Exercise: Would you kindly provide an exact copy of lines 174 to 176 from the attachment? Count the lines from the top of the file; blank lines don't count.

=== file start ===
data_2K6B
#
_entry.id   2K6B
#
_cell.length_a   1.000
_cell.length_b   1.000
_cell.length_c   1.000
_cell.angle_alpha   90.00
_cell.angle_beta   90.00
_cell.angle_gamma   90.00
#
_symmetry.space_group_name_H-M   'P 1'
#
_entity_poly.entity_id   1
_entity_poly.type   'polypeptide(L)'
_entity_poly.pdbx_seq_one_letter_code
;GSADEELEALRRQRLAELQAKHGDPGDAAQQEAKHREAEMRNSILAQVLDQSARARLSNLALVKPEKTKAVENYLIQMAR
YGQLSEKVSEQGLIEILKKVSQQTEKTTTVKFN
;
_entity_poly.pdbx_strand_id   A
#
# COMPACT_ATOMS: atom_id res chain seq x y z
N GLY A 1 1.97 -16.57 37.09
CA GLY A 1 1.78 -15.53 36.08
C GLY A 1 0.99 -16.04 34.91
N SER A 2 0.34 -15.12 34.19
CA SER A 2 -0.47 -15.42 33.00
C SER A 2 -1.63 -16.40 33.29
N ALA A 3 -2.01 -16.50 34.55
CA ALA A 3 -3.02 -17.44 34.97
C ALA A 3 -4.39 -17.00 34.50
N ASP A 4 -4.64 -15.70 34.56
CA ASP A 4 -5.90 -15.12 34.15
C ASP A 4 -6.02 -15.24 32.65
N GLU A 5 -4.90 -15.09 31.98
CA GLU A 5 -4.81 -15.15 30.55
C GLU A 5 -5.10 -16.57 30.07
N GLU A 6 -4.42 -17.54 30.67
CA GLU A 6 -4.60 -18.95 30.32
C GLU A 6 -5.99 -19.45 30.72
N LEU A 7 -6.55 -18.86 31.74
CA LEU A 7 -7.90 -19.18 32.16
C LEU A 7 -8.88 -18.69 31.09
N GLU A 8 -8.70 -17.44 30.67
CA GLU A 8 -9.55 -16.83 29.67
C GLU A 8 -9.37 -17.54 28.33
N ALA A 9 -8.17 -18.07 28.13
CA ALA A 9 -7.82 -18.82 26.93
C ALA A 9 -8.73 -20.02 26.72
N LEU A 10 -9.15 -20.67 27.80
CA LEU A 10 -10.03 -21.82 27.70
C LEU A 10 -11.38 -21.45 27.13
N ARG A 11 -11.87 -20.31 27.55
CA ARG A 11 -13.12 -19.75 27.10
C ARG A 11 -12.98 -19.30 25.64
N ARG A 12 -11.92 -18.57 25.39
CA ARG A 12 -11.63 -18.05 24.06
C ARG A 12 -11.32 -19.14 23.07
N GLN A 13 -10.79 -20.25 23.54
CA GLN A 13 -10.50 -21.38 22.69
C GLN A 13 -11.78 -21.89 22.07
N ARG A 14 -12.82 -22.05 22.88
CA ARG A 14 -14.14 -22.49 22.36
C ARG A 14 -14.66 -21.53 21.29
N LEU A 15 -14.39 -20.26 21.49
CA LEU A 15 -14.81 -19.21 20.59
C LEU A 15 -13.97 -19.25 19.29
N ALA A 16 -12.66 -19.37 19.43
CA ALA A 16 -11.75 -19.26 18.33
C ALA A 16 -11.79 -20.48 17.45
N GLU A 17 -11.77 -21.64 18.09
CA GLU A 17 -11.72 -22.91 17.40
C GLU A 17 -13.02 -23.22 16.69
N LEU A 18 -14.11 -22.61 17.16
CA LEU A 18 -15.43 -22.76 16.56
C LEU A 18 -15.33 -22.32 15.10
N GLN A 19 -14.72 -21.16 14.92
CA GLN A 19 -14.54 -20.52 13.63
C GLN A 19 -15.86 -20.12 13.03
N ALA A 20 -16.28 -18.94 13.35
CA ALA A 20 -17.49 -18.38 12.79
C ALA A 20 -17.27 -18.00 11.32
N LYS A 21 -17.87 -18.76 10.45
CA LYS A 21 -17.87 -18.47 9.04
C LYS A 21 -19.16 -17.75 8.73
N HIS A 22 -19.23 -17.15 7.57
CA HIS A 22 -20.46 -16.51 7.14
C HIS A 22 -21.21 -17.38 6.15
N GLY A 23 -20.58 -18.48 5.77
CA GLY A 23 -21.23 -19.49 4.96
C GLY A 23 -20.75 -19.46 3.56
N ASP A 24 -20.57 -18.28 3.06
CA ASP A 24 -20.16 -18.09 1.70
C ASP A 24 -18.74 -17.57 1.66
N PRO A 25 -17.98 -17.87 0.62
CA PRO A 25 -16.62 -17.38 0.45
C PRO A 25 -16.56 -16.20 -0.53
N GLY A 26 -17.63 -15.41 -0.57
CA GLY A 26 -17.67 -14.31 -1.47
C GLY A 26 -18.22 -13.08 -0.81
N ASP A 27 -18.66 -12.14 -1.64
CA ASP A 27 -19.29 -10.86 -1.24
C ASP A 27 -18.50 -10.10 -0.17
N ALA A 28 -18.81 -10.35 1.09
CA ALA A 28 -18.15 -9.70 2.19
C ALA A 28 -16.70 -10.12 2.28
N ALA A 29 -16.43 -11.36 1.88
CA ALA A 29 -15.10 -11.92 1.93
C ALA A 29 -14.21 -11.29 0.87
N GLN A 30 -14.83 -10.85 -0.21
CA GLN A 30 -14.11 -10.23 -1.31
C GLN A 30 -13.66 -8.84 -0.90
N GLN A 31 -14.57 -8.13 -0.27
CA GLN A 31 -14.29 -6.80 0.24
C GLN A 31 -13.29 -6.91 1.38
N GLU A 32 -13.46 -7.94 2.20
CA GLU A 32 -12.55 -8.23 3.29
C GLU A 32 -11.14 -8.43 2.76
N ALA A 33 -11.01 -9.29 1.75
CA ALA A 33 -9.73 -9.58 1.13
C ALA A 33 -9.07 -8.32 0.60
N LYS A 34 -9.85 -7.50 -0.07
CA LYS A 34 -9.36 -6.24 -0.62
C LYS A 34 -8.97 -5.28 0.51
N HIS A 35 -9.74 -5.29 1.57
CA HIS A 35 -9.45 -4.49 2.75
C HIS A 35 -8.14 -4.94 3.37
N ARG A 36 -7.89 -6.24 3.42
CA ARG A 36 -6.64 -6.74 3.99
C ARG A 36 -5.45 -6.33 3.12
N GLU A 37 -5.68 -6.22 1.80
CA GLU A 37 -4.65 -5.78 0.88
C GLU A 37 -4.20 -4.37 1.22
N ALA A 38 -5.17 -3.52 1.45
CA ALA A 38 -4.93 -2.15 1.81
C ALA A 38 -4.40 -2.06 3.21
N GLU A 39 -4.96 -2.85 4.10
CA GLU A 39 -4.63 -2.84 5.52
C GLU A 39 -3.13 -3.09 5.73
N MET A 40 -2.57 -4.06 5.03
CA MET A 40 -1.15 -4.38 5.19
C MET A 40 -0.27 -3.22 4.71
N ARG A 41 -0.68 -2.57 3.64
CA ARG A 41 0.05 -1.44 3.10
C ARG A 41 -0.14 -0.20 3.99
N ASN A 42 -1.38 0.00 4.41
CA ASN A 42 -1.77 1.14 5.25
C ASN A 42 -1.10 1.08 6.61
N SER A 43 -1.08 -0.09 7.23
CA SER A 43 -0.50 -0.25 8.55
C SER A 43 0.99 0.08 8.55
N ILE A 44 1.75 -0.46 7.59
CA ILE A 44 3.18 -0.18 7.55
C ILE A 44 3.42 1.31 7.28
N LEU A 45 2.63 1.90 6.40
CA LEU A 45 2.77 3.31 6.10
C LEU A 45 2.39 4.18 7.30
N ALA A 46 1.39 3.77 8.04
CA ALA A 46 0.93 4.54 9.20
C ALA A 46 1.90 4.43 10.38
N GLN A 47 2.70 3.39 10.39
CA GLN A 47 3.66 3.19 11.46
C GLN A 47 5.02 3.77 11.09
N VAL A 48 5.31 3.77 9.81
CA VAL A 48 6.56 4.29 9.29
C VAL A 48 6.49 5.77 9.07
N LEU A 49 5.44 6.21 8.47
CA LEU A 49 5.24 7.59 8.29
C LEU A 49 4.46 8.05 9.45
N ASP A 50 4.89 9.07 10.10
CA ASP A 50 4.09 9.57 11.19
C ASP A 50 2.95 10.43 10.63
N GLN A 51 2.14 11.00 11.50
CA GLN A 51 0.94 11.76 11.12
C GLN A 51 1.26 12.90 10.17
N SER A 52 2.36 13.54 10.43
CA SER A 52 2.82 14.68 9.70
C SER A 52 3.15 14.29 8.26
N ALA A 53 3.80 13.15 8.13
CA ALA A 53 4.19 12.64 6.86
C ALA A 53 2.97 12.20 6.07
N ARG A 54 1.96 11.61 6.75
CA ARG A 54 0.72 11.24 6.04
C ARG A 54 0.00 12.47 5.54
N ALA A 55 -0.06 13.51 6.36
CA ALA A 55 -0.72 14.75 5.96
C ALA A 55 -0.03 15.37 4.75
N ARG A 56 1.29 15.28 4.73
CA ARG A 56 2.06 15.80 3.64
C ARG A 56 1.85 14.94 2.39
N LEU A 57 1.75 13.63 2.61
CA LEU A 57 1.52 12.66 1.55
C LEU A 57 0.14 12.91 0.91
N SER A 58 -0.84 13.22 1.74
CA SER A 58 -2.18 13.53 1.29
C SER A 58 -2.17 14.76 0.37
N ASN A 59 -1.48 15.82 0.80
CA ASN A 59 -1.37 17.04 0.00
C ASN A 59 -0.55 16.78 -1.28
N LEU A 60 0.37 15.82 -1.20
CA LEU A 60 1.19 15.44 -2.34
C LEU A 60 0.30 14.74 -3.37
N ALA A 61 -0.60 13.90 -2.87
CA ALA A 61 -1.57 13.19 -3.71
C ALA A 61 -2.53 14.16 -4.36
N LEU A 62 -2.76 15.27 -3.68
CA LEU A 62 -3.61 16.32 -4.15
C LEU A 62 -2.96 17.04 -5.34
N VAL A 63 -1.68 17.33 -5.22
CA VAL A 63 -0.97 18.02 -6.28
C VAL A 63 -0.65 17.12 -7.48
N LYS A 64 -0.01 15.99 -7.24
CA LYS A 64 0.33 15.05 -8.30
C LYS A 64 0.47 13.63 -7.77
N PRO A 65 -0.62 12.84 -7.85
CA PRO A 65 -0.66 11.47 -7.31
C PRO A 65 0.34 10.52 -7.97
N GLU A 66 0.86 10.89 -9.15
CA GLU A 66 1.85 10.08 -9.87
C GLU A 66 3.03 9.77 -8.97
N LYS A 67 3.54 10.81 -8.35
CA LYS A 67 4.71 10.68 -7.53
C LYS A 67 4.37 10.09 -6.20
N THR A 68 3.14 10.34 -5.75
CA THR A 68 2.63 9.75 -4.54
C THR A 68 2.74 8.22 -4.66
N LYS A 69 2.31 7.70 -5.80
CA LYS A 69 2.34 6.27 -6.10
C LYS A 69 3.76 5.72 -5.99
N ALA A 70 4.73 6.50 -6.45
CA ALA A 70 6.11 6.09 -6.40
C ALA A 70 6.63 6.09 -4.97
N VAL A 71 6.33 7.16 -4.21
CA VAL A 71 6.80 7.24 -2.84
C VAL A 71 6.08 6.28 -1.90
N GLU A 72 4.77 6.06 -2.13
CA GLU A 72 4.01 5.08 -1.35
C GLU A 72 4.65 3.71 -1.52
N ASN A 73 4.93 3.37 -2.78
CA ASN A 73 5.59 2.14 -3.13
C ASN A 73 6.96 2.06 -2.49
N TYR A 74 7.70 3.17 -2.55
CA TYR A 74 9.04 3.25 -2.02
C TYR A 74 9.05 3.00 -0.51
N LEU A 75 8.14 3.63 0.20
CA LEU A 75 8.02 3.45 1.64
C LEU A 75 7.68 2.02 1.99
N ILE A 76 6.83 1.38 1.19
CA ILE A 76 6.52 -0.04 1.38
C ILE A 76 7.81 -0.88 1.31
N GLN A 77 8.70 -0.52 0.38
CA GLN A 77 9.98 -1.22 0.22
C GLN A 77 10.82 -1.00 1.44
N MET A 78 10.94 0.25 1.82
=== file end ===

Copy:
CA GLN A 51 0.94 11.76 11.12
C GLN A 51 1.26 12.90 10.17
N SER A 52 2.36 13.54 10.43